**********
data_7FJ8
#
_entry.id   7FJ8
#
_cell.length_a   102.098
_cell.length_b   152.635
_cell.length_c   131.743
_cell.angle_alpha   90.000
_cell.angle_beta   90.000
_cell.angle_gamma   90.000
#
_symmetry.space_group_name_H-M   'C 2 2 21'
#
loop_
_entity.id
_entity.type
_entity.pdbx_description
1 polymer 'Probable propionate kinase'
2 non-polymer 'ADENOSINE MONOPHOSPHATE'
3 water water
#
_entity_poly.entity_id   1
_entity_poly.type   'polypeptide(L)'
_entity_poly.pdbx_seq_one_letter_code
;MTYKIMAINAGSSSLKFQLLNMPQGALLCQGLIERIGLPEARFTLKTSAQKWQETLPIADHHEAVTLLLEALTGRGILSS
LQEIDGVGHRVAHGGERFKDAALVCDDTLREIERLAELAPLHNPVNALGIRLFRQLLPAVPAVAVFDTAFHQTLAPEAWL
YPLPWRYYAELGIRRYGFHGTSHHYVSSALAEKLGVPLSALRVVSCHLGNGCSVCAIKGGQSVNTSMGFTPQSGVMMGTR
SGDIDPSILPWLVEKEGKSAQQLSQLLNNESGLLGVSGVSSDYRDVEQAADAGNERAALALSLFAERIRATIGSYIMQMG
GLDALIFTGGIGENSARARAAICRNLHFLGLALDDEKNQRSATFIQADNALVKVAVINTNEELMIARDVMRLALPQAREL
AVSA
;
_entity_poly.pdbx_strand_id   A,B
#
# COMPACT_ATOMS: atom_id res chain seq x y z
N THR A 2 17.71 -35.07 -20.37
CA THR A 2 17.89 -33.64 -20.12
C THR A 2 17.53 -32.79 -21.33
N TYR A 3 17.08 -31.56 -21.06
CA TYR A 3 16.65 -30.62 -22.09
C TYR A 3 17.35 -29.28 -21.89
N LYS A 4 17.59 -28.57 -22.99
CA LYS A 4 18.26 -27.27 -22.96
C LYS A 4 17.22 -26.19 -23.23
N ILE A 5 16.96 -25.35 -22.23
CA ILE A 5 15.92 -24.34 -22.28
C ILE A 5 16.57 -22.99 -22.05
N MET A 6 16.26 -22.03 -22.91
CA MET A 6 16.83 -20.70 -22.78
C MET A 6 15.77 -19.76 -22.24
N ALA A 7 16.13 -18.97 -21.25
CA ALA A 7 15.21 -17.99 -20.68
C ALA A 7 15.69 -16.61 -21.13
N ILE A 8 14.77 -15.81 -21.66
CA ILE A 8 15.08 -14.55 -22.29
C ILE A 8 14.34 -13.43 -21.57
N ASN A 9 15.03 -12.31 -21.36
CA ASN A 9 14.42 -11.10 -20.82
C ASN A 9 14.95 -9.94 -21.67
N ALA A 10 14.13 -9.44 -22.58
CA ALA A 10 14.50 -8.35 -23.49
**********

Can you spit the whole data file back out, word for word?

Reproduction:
data_7FJ8
#
_entry.id   7FJ8
#
_cell.length_a   102.098
_cell.length_b   152.635
_cell.length_c   131.743
_cell.angle_alpha   90.000
_cell.angle_beta   90.000
_cell.angle_gamma   90.000
#
_symmetry.space_group_name_H-M   'C 2 2 21'
#
loop_
_entity.id
_entity.type
_entity.pdbx_description
1 polymer 'Probable propionate kinase'
2 non-polymer 'ADENOSINE MONOPHOSPHATE'
3 water water
#
_entity_poly.entity_id   1
_entity_poly.type   'polypeptide(L)'
_entity_poly.pdbx_seq_one_letter_code
;MTYKIMAINAGSSSLKFQLLNMPQGALLCQGLIERIGLPEARFTLKTSAQKWQETLPIADHHEAVTLLLEALTGRGILSS
LQEIDGVGHRVAHGGERFKDAALVCDDTLREIERLAELAPLHNPVNALGIRLFRQLLPAVPAVAVFDTAFHQTLAPEAWL
YPLPWRYYAELGIRRYGFHGTSHHYVSSALAEKLGVPLSALRVVSCHLGNGCSVCAIKGGQSVNTSMGFTPQSGVMMGTR
SGDIDPSILPWLVEKEGKSAQQLSQLLNNESGLLGVSGVSSDYRDVEQAADAGNERAALALSLFAERIRATIGSYIMQMG
GLDALIFTGGIGENSARARAAICRNLHFLGLALDDEKNQRSATFIQADNALVKVAVINTNEELMIARDVMRLALPQAREL
AVSA
;
_entity_poly.pdbx_strand_id   A,B
#
# COMPACT_ATOMS: atom_id res chain seq x y z
N THR A 2 17.71 -35.07 -20.37
CA THR A 2 17.89 -33.64 -20.12
C THR A 2 17.53 -32.79 -21.33
N TYR A 3 17.08 -31.56 -21.06
CA TYR A 3 16.65 -30.62 -22.09
C TYR A 3 17.35 -29.28 -21.89
N LYS A 4 17.59 -28.57 -22.99
CA LYS A 4 18.26 -27.27 -22.96
C LYS A 4 17.22 -26.19 -23.23
N ILE A 5 16.96 -25.35 -22.23
CA ILE A 5 15.92 -24.34 -22.28
C ILE A 5 16.57 -22.99 -22.05
N MET A 6 16.26 -22.03 -22.91
CA MET A 6 16.83 -20.70 -22.78
C MET A 6 15.77 -19.76 -22.24
N ALA A 7 16.13 -18.97 -21.25
CA ALA A 7 15.21 -17.99 -20.68
C ALA A 7 15.69 -16.61 -21.13
N ILE A 8 14.77 -15.81 -21.66
CA ILE A 8 15.08 -14.55 -22.29
C ILE A 8 14.34 -13.43 -21.57
N ASN A 9 15.03 -12.31 -21.36
CA ASN A 9 14.42 -11.10 -20.82
C ASN A 9 14.95 -9.94 -21.67
N ALA A 10 14.13 -9.44 -22.58
CA ALA A 10 14.50 -8.35 -23.49